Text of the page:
Russia is waging an "economic war," Lithuanian Prime Minister Algirdas Butkevicius claimed on September 19, as he rejected demands from Gazprom in ongoing talks over gas prices. Meanwhile, Russia is lashing out on all fronts ahead of an upcoming EU summit in Vilnius.
Spurred on by the apparent failure of Vilnius to secure better pricing on gas imports - the PM, who has toned down the previous government's confrontational approach to Moscow over energy independence since coming to office in December, appears to be responding to pressure from domestic and EU critics who have been pushing him to be more aggressive with Moscow. "This could almost be considered a sort of economic war," Butkevicius told a local radio station, according to Bloomberg.
Butkevicius met with Gazprom CEO Alexei Miller earlier this month, with both expressing confidence that the Russian state-controlled giant - which currently supplies 100% of the Baltic state's annual demand - would offer Lithuania improved prices on imports. Vilnius is currently studying a proposal it received last week.
While the contents are not public, it appears clear that Gazprom is trying to push Lithuania to drop recent efforts to diversify gas supplies before getting a price cut. The current contract - which runs out at the end of 2015 - sees Lithuania paying some of the highest prices for gas of any European customer.
President Dalia Grybauskaite told reporters Gazprom is demanding the government "do things that can't be done" and won't consider reducing prices, reports BNS. A Gazprom official would say only that the Russian company is acting within the parameters of the current supply contract.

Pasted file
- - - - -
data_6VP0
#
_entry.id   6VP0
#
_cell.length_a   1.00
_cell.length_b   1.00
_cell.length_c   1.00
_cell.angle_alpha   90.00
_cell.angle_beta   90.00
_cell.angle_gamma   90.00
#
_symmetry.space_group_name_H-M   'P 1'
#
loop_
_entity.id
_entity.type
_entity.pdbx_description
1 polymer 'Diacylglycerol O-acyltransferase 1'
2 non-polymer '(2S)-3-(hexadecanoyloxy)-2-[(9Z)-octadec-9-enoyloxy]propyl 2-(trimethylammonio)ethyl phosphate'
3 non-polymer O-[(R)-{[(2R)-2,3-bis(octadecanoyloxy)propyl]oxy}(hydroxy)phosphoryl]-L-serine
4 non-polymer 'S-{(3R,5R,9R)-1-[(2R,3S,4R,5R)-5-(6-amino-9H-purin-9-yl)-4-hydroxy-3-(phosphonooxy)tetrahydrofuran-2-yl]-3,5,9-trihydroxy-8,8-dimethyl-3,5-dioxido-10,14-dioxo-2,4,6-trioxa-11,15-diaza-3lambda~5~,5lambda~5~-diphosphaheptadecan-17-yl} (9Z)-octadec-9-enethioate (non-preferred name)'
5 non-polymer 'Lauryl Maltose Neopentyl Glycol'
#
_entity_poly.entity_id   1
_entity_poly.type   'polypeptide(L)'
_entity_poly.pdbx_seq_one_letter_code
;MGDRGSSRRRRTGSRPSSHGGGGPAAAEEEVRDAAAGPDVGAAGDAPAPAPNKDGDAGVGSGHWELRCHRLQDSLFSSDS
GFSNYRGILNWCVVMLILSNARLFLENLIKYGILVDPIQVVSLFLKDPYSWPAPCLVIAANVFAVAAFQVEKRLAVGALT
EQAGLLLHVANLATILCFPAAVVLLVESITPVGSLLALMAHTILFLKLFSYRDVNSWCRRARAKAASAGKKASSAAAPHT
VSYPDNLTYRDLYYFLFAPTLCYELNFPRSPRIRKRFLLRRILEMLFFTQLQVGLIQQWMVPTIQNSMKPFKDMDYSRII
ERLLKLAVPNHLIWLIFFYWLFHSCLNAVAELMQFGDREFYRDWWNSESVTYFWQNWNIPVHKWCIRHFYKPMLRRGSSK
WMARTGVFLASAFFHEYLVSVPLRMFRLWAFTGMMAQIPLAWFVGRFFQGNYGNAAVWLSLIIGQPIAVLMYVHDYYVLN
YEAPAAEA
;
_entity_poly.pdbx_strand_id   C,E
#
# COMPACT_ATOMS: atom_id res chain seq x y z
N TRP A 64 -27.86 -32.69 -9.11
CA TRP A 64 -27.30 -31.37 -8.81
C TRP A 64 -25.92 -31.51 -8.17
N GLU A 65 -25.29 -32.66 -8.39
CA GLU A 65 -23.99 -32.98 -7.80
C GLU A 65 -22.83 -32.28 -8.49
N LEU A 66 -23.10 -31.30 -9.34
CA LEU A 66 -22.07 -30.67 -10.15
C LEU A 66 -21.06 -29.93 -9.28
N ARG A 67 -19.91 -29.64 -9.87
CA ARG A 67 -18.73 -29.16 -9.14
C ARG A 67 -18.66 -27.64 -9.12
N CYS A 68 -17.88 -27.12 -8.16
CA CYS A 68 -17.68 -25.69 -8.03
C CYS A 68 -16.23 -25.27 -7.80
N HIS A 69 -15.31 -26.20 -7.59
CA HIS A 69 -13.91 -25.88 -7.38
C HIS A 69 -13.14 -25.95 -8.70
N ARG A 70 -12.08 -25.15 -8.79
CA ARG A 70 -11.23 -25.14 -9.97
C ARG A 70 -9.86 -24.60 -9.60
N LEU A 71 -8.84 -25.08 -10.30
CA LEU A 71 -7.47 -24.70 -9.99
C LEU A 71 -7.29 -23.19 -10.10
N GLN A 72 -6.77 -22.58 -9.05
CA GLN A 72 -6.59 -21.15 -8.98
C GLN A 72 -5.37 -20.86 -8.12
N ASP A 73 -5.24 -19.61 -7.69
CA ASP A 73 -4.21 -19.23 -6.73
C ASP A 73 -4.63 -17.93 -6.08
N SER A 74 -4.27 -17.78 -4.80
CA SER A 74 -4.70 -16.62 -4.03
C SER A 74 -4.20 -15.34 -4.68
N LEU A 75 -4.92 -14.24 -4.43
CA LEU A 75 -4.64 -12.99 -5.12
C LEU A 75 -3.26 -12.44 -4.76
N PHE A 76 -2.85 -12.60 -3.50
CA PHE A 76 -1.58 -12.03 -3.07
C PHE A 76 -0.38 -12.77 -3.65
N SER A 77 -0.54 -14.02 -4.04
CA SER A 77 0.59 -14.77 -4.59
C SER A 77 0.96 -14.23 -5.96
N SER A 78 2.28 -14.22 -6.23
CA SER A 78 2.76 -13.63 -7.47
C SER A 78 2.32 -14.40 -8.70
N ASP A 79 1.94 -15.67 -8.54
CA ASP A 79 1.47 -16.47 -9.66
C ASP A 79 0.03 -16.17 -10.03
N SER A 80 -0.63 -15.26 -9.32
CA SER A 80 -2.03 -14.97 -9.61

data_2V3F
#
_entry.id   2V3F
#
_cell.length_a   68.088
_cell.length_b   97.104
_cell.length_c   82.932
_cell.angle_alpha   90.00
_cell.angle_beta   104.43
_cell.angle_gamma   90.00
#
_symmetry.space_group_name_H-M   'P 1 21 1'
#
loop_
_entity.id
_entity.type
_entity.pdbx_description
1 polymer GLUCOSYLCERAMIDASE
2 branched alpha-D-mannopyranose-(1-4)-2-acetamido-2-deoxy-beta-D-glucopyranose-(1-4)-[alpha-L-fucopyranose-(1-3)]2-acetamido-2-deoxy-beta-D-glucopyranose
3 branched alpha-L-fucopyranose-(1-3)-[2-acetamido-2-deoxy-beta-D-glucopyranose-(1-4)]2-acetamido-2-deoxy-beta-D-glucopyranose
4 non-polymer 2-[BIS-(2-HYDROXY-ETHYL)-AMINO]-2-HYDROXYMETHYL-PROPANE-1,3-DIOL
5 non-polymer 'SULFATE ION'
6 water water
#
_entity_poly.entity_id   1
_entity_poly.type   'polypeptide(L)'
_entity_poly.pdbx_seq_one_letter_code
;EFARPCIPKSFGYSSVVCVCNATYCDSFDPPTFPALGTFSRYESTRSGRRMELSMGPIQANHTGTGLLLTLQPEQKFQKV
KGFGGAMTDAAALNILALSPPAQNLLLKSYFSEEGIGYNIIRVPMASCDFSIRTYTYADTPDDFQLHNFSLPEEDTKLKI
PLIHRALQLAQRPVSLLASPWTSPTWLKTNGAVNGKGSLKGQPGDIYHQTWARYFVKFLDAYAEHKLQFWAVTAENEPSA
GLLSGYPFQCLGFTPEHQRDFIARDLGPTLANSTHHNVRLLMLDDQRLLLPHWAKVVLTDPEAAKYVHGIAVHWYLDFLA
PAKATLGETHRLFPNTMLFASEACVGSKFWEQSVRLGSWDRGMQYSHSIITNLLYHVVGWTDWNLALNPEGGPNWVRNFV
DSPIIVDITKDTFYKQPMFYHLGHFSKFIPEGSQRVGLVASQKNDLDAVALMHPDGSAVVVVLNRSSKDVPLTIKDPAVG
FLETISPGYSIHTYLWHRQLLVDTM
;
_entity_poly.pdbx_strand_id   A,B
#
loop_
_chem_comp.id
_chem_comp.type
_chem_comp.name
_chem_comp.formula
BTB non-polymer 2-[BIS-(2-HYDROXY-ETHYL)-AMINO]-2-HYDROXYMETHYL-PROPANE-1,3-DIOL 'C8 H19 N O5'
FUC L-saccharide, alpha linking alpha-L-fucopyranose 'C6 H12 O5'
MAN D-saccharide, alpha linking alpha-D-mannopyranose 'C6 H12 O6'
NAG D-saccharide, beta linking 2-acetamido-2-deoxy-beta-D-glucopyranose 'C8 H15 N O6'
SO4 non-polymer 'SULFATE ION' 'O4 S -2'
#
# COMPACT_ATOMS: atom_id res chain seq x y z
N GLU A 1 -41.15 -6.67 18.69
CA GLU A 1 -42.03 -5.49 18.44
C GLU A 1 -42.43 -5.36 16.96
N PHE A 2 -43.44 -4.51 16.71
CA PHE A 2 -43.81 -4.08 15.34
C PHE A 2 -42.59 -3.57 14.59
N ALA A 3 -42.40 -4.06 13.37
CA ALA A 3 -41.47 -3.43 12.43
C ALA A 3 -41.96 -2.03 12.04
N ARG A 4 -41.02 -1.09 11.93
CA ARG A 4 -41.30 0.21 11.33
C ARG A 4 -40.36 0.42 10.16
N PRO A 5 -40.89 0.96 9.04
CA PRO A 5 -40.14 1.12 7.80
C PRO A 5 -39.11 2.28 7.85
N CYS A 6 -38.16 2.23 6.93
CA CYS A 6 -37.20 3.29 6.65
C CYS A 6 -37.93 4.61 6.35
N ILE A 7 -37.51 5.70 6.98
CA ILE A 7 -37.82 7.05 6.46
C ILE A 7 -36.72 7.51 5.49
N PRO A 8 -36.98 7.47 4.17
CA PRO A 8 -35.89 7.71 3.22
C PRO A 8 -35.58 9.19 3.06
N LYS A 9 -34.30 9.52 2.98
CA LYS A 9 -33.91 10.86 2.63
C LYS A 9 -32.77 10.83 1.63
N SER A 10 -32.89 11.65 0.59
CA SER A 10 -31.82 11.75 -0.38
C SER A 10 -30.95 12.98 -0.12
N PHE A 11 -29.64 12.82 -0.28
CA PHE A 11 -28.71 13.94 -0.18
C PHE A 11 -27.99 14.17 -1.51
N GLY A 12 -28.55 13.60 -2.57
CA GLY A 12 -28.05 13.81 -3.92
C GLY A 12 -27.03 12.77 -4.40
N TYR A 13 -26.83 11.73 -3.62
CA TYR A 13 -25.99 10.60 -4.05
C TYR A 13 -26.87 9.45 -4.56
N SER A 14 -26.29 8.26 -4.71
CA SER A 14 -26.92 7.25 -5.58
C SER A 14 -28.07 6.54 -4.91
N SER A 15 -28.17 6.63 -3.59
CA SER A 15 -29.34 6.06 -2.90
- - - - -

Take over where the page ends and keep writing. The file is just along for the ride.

"I have looked through the documents sent by Gazprom," the president, who has regularly criticized Butkevicius for easing back on the aggressive stance of his predecessor Andrius Kubilius, said according to Prime. "I cannot tell you the details because they are classified. But I can tell you about my attitude towards this proposal. I think that the negotiations have stalled. Both sides must be committed to come to an agreement one day."
In contrast to Kubilius, Butkevicius has - as promised during campaigning ahead of last October's election - followed a more "pragmatic" course in relations with Moscow. While a flagship project to launch a liquified nature gas (LNG) terminal by the end of next year is going forward, Vilnius has slowed efforts to hunt for shale gas and build a new nuclear power station.
The unbundling of national gas utility Lietuvos dujos was pushed through despite Gazprom's objections this summer, and is a key development as it frees Lithuania's gas pipelines from Russian control. Spun off into an entity called Amber Grid, Vilnius has lent heavily on EU legislation to insist Gazprom - and fellow Lietuvos dujos shareholder, Germany's E.ON - must sell their interest in the new company.
Moscow, which complained it was forced to agree to the unbundling by threats from Kubilius, has been suspiciously quiet on the issue since Social Democrat Butkevicius led his left-leaning coalition into office in December. Following the September 6 meeting with Miller, the PM said Vilnius is ready to offer to buy out Gazprom and E.ON's Amber Gold stakes.
That clearly offers the pair an extra point of negotiation. The Lithuanian press has not been slow to point out that the last gas contract with Gazprom - negotiated by a previous Social Democrat government in 2004 - saw the Russian giant handed its Lietuvos dujos stake for just LTL100m (EUR29m) - a price claimed to be around 10% of its true value. Russia will also be looking to secure gas supplies to the enclave of Kaliningrad, which is served through Lithuania's pipelines.
Another point of leverage for Vilnius is an ongoing arbitration suit in Stockholm. Submitted by Kubilius' administration just ahead of its demise, the action has Lithuania claiming LTL5bn in compensation for what it says are overcharged gas supplies during the 10-year contract that ends next year. However, during the summer, Lithuanian officials - including the PM - have made disparaging comments over the cost of the legal work.